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The Unconsoled

Narrated by: Simon Vance
Length: 19 hrs and 29 mins
Categories: Fiction, Contemporary
4 out of 5 stars (85 ratings)

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Publisher's Summary

From the winner of the Nobel Prize in Literature and author of the Booker Prize-winning novel The Remains of the Day, here is a novel that is at once a gripping psychological mystery, a wicked satire of the cult of art, and a poignant character study of a man whose public life has accelerated beyond his control.

The setting is a nameless Central European city where Ryder, a renowned pianist, has come to give the most important performance of his life. Instead, he finds himself diverted on a series of cryptic and infuriating errands that nevertheless provide him with vital clues to his own past.

In The Unconsoled Ishiguro creates a work that is itself a virtuoso performance, strange, haunting, and resonant with humanity and wit.

©1995 Kazuo Ishiguro (P)2017 Tantor

Critic Reviews

"With this stunning new novel, cast in the form of a postmodern nightmare, Ishiguro tells a powerful story in which he once again exploits a narrator's utter lack of self-knowledge to create a devastating deadpan irony." ( Publishers Weekly, Starred Review)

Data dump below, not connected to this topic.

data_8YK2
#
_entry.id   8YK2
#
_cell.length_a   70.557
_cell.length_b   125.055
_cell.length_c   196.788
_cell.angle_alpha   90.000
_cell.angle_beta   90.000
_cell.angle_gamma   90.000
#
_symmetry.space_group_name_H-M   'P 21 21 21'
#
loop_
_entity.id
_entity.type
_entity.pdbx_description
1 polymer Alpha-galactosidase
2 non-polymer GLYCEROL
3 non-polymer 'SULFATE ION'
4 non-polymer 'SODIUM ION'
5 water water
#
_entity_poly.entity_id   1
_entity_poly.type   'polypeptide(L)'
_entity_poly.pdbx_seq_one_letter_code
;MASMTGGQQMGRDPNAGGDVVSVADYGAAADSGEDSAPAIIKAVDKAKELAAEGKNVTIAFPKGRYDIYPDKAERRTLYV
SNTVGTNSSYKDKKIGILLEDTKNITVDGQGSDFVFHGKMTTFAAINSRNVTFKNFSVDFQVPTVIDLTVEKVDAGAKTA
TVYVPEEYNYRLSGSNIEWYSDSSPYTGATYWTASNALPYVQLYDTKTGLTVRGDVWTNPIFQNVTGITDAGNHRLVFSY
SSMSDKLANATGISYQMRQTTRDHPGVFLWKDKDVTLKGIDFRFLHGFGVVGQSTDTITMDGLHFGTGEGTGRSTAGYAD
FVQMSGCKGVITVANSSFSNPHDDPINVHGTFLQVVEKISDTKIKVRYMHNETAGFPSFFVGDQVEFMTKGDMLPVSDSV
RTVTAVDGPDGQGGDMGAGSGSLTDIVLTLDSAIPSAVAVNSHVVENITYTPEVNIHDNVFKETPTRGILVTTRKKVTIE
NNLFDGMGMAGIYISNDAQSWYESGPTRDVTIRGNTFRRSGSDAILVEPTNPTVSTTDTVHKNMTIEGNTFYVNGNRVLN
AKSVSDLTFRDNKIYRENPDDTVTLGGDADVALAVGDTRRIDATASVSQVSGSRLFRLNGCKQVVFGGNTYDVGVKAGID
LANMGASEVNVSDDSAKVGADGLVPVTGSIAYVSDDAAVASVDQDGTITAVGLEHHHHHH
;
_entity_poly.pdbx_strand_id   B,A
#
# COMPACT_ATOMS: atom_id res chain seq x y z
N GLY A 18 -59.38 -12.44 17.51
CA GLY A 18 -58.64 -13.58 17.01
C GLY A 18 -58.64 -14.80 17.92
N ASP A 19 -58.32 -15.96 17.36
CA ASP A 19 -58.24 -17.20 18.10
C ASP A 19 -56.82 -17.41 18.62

What members say

Average Customer Ratings

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  • Overall
    5 out of 5 stars
  • Performance
    5 out of 5 stars
  • Story
    5 out of 5 stars

A masterpiece of modern-day Alice in Wonderland

Would you listen to The Unconsoled again? Why?

Yes, to decide if the book took place anywhere outside of Mr. Ryder's stressful mind. The book is about the three-day adventures of a famous pianist, Mr Ryder. Or is it actually about the author, Mr. Kazuo Ishiguro, the famous Writer, while during, or after his book tour? Did he lay awake imagining, really have the experiences, or was it all a nightmare?

What other book might you compare The Unconsoled to and why?

Alice and Wonderland. Alice, meet Mr. Ryder, not in Wonderland but in Stress-land. I desperately wanted to jump into the book, The Unconsoled, and immediately rescue Mr. Ryder, from himself. The adventures of the famous pianist, Mr Ryder, are similar to the distracted adventures Alice encounters in her Wonderland.

Have you listened to any of Simon Vance’s other performances before? How does this one compare?

Yes. Simon Vance is the gold standard of narrators. Each and every one of his books are exceptional. The Unconsoled rates among on of his best performances. His effortless and smooth performance was as addictive, complex and diverse as the characters themselves.

Was this a book you wanted to listen to all in one sitting?

Yes, even though at times it was very uncomfortable, I really wanted the characters to show love towards each other. Of course, I also wanted Mr. Ryder to learn the gentle art of saying no.

Any additional comments?